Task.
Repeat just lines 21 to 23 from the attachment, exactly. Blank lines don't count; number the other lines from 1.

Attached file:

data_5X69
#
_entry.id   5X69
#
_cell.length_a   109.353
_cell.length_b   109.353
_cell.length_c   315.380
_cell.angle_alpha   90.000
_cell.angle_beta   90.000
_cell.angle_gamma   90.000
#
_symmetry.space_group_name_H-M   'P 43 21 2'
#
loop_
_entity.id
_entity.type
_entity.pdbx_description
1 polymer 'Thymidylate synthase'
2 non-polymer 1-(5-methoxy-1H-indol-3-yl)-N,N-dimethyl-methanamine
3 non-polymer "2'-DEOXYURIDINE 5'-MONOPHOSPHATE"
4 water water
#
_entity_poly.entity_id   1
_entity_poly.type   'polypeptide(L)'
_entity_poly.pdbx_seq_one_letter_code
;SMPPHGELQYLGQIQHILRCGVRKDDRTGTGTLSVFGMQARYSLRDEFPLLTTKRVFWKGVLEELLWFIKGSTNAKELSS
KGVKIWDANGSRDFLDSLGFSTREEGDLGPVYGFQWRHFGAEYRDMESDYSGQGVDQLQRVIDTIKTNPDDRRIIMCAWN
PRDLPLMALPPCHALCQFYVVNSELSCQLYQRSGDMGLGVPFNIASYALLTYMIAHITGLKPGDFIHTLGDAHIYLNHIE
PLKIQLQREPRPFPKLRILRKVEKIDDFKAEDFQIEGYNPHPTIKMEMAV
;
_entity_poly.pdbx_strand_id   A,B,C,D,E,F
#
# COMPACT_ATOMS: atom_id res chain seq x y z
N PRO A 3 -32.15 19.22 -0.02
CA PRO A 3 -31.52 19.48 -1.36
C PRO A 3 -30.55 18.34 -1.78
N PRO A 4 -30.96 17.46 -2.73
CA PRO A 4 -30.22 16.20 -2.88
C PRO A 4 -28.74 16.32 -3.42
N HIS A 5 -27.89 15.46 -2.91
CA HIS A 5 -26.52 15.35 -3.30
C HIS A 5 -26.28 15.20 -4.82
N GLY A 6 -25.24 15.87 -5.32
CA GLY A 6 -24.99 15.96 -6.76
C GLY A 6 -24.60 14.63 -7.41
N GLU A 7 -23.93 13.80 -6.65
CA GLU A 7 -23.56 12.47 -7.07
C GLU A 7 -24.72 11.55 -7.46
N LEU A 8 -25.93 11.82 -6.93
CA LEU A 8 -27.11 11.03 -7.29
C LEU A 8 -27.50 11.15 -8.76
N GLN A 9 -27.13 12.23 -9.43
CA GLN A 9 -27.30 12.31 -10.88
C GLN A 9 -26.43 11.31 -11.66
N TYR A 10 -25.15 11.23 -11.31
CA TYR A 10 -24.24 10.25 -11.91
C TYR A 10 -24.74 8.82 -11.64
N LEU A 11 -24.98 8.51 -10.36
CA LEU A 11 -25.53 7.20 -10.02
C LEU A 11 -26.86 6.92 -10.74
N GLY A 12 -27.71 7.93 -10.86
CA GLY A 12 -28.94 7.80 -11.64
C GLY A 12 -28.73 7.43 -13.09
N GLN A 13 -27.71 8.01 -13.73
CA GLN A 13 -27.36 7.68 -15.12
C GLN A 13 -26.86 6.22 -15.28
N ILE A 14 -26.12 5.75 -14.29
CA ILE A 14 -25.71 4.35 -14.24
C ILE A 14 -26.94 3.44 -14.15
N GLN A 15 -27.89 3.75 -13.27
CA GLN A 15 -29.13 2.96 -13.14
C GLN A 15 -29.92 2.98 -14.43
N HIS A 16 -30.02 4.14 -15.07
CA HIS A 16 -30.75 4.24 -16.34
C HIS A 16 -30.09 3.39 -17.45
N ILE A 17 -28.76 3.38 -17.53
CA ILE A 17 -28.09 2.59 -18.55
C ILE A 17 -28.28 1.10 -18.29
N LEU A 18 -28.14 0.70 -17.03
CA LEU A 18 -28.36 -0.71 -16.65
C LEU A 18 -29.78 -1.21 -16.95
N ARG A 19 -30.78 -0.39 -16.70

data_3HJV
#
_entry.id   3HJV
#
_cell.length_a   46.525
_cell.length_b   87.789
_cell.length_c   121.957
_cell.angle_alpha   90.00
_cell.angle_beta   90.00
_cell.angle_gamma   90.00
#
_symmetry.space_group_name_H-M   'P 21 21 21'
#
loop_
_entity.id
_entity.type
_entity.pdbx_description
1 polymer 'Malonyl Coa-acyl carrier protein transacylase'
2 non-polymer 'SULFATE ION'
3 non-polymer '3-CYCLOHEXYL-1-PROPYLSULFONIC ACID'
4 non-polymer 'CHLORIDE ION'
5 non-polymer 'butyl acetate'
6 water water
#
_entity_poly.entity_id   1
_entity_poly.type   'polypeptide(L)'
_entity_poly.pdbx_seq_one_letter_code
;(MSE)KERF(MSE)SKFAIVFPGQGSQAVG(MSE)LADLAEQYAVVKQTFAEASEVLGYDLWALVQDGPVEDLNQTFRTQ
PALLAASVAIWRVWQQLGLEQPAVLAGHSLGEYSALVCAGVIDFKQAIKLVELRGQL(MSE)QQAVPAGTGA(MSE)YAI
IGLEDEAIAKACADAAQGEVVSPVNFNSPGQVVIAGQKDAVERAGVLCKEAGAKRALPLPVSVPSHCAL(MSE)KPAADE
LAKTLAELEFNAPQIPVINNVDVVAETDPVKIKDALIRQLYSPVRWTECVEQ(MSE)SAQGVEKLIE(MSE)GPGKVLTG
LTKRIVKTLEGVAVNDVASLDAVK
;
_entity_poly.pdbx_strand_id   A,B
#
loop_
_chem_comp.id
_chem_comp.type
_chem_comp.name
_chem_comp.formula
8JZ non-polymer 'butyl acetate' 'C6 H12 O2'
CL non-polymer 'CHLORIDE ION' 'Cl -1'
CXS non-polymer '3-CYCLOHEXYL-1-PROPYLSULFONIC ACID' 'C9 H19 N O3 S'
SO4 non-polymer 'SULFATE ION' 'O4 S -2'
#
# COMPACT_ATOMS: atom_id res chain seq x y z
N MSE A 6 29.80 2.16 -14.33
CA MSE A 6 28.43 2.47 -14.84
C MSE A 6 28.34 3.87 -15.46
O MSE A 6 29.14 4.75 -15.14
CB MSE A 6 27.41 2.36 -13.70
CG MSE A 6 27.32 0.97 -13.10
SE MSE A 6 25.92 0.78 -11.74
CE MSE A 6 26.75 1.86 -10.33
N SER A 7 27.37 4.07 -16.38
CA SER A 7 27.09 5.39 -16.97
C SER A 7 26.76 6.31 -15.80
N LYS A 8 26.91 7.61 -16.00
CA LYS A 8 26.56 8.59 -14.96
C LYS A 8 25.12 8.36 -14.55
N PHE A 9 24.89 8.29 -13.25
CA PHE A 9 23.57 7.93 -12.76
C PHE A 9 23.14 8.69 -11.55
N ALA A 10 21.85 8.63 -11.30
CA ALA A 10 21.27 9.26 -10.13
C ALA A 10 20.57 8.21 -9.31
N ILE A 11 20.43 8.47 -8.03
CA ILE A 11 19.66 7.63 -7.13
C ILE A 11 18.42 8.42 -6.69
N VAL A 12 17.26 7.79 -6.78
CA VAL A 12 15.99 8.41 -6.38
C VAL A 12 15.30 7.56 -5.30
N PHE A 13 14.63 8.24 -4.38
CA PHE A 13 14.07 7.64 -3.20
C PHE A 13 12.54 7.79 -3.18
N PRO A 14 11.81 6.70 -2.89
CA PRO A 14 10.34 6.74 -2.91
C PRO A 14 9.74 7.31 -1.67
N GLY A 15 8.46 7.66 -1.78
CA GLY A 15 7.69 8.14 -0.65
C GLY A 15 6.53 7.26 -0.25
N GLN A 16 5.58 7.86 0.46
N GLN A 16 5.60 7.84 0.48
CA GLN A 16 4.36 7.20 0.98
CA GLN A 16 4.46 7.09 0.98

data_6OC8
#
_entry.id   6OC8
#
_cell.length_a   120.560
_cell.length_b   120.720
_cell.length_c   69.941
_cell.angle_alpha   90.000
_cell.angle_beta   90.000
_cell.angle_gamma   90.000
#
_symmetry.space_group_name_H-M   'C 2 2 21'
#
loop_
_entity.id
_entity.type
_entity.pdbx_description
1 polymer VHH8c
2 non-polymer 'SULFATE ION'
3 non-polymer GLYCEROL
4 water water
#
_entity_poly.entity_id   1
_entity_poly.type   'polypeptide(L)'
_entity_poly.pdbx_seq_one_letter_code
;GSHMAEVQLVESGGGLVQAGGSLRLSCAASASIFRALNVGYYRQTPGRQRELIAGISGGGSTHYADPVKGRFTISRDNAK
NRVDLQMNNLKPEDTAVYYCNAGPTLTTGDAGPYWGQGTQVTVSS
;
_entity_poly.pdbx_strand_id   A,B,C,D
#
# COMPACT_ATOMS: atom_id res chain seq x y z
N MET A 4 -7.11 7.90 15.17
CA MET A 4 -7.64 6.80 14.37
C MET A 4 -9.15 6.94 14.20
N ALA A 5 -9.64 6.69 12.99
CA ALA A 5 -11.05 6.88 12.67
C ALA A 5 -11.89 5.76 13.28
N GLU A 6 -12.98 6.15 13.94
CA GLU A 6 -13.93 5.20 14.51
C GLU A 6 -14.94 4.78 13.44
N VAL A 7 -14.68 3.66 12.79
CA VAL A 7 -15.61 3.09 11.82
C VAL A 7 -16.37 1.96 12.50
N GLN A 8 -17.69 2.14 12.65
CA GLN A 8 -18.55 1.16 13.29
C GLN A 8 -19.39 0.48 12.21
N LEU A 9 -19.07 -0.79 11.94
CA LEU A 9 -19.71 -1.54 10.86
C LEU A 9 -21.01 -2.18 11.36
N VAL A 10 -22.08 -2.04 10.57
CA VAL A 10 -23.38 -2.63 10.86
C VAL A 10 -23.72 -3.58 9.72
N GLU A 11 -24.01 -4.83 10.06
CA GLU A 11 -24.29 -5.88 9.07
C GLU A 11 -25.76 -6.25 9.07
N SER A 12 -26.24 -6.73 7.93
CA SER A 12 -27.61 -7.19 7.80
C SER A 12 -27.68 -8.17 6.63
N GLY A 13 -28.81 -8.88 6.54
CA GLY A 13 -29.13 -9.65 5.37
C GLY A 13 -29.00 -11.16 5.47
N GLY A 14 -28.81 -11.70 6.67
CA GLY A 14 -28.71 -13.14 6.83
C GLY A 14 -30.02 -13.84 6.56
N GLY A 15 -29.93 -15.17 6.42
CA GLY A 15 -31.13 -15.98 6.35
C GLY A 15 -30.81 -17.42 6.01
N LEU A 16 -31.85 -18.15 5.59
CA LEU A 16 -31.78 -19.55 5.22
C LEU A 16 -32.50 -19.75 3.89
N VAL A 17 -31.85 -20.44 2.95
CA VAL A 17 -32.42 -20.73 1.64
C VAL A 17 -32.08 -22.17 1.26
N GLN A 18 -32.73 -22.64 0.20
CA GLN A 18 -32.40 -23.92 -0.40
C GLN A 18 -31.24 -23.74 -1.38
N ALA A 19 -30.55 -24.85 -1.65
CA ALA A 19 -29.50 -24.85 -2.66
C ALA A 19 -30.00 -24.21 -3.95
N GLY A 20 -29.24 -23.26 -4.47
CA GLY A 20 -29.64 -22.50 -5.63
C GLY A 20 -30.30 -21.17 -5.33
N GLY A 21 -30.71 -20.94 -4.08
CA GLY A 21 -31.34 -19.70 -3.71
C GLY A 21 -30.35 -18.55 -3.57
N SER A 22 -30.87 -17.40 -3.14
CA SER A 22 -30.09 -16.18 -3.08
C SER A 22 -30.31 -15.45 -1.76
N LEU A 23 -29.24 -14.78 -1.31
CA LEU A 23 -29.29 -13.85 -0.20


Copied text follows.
4 water water
#
_entity_poly.entity_id   1